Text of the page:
16 See Bradley, F. H., “My Station and its Duties,” in Ethical Studies (Oxford: At the Clarendon Press, 1937). A, a paycheck in hand at the end of the month, may wish above everything to chuck it all, disappear, and start all over again, yet still go home to his tawdry and sullen wife and the five sons and daughters who drive him to despair—out of a sense of duty. Those whose idiom excludes such a distinction, and will have it that in going home to the wife and kids he “prefers” to do so, have, in our view, become so “scientific” as to cut themselves off from all possible communication with persons who “prefer” to preserve the traditional relationship between language and common sense.

17 While many have contended that the Civil War was the great failure of the American political system, there is, within the framework we suggest here, reason to dispute this. Calhoun's last speech to the Senate in 1850 certainly reflected an awareness of things to come.

“I have … believed from the first that the agitation of the subject of slavery would, if not prevented by some timely and effective measure, end in disunion. Entertaining this opinion, I have, on all proper occasions, endeavored to call the attention of both the two great parties which divide the country, to adopt some measure to prevent so great a disaster, but without success. The agitation has been permitted to proceed, with almost no attempt to resist it, until it has reached a period when it can no longer be disguised or denied that the Union is in danger. You have thus forced upon you the greatest and the gravest question that ever can come under your consideration: How can the Union be preserved?” We repeat: All that a well constructed political system can possibly do is to provide the means for correct reciprocal anticipations, and with respect to the Civil War the American system probably rates an A+ on this score.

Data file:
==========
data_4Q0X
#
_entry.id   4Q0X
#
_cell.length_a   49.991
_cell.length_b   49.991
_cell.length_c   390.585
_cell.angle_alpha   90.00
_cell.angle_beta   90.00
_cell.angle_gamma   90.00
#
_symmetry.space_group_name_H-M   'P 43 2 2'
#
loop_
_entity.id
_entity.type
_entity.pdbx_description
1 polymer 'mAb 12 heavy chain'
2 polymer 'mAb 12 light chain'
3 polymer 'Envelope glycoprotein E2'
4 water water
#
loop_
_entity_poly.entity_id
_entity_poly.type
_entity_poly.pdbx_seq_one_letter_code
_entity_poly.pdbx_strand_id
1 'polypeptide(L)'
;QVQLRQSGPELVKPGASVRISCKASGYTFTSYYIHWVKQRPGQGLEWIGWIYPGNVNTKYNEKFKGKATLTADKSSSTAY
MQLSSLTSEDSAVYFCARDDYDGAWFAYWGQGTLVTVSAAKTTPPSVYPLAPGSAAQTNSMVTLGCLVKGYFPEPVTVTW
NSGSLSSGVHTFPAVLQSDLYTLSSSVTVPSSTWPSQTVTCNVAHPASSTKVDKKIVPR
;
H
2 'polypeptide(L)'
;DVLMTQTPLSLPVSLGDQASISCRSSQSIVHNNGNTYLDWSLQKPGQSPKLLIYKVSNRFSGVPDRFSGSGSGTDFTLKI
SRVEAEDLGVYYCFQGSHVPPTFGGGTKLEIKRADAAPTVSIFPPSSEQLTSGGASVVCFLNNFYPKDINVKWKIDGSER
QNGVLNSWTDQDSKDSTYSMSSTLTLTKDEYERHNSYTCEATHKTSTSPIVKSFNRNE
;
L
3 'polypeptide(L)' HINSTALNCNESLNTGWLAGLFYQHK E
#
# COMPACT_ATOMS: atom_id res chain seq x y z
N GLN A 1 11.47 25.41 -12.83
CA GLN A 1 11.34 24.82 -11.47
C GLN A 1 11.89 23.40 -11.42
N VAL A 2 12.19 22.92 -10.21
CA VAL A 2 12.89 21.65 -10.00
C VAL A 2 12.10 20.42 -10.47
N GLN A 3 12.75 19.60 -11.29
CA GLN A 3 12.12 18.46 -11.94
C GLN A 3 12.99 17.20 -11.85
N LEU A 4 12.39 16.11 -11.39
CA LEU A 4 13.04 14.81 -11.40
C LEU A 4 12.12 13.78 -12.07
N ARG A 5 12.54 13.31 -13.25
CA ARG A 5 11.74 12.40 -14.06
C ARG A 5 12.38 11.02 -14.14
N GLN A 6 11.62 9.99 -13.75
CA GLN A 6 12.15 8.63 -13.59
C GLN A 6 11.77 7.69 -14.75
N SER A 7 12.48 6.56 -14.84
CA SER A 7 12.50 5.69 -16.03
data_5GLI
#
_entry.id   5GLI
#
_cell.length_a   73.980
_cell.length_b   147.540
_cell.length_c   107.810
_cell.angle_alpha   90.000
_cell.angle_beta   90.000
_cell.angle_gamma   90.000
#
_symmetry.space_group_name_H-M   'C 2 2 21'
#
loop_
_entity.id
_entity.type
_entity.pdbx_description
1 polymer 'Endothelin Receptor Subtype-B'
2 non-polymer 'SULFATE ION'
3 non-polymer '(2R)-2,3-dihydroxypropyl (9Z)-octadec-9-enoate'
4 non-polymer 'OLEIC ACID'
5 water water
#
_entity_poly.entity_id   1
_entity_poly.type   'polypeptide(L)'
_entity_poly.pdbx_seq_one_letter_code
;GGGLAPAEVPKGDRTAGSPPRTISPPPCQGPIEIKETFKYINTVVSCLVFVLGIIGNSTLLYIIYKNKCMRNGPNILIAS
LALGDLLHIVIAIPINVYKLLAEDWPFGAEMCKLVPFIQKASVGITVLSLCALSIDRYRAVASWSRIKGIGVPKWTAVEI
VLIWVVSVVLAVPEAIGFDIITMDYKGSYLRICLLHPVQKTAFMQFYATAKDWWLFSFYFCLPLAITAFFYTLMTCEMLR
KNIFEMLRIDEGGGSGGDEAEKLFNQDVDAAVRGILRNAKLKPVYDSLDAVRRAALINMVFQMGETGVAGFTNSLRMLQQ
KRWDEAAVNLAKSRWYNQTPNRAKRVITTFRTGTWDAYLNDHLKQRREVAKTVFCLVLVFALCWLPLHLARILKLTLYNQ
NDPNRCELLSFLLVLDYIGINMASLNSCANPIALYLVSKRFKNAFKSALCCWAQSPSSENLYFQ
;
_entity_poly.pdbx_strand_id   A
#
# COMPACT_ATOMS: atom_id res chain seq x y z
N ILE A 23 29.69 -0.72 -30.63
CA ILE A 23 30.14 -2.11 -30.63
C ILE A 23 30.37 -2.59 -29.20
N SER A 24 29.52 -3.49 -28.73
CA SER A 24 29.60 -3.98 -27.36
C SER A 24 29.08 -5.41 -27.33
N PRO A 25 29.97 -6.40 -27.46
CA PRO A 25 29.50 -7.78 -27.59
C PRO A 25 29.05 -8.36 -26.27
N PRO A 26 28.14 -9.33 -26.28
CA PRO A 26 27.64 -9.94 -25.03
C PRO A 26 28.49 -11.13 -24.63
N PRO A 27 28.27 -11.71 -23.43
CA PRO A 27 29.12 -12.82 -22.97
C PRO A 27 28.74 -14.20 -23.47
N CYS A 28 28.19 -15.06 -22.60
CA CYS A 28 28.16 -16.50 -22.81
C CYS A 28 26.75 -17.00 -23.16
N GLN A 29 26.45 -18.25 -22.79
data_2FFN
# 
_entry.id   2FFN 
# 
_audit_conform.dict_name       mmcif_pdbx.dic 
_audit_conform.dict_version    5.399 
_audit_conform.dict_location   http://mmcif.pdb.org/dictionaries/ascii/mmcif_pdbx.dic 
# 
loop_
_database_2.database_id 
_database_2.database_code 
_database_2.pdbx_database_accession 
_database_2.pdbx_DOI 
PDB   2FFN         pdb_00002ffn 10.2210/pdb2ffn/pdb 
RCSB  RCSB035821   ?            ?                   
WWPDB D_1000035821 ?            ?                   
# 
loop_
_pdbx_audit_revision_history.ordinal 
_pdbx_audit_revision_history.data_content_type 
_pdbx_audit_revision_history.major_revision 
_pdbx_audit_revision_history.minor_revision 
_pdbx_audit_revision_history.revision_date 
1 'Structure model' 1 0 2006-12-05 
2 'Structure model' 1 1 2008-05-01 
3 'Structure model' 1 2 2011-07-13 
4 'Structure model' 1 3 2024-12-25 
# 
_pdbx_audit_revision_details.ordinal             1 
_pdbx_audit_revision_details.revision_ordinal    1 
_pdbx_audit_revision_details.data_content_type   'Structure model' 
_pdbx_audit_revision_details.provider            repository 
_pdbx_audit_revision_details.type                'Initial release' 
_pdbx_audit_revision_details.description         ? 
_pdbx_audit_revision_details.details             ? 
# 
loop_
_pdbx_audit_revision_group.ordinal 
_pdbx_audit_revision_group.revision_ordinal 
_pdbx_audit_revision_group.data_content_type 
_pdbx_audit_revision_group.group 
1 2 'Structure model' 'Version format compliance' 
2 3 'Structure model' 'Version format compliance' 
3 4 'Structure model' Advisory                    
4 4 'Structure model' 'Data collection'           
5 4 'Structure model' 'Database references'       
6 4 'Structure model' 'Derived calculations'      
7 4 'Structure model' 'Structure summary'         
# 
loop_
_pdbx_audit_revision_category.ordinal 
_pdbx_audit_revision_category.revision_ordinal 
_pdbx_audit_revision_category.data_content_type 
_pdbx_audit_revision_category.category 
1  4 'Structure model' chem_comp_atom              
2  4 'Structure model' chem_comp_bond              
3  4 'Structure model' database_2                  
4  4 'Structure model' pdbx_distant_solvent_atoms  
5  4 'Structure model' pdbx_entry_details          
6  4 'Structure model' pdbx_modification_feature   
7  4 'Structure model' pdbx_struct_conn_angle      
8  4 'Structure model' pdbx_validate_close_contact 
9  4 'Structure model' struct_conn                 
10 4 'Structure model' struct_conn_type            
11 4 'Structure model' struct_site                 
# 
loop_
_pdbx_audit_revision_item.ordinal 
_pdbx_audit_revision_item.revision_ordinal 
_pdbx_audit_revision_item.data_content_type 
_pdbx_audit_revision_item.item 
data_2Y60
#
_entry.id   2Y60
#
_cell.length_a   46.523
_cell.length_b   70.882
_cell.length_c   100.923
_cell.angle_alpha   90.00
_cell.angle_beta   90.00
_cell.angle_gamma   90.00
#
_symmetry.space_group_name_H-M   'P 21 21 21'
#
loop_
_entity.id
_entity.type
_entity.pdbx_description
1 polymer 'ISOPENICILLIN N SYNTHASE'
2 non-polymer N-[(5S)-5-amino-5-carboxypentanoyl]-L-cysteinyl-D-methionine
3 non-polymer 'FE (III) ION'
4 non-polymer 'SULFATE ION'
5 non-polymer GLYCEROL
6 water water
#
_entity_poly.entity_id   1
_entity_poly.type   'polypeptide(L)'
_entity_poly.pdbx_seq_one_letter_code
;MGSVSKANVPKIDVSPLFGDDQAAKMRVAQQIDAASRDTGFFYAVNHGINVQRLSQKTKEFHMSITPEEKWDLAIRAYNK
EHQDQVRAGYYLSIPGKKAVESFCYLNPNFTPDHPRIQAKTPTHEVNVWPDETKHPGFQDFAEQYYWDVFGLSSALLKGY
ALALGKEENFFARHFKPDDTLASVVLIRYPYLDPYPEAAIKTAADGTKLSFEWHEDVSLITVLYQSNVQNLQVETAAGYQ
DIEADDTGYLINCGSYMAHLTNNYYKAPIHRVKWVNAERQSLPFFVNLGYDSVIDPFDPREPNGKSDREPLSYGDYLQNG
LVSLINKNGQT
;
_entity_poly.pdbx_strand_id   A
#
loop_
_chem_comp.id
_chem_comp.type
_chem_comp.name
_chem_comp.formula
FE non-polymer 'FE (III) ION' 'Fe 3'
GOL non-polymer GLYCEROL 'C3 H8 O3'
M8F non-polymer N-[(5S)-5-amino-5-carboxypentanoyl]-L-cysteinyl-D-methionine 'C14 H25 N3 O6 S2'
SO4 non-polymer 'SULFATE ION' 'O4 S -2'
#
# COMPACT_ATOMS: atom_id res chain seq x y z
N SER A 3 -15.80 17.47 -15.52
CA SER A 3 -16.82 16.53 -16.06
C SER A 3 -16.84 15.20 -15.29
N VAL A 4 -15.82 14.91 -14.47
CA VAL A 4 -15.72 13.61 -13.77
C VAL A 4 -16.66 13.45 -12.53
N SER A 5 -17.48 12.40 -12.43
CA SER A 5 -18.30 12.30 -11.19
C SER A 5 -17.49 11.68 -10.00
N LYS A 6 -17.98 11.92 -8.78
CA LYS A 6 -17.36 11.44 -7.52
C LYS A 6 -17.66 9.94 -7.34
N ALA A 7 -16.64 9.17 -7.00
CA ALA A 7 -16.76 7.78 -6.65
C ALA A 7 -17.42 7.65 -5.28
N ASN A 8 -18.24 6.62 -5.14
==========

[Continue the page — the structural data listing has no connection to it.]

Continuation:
18 Dahl, op. cit., pp. 99–100.

19 See on this point Jouvenel, Bertrand de, Sovereignty (Chicago: University of Chicago Press, 1957), Ch. 8. He makes a similar point when he writes: “The wider and more developed a society is, the less can the climate of trustfulness (such as should always prevail among its members if they are to confer on each other all the benefits possible) be the fruit of a spirit of community; the widening of the circle and the growing diversity of personalities tend to destroy that spirit. For that reason the climate of trustfulness comes more and more to rest on the guarantees provided by Law. I know nothing of Primus and am emotionally neutral in regard to him. No element of personal sympathy, no feeling of our belonging to each other will induce in him a certain course of conduct as regards me—only the abstract feeling of obligation as such” (p. 132).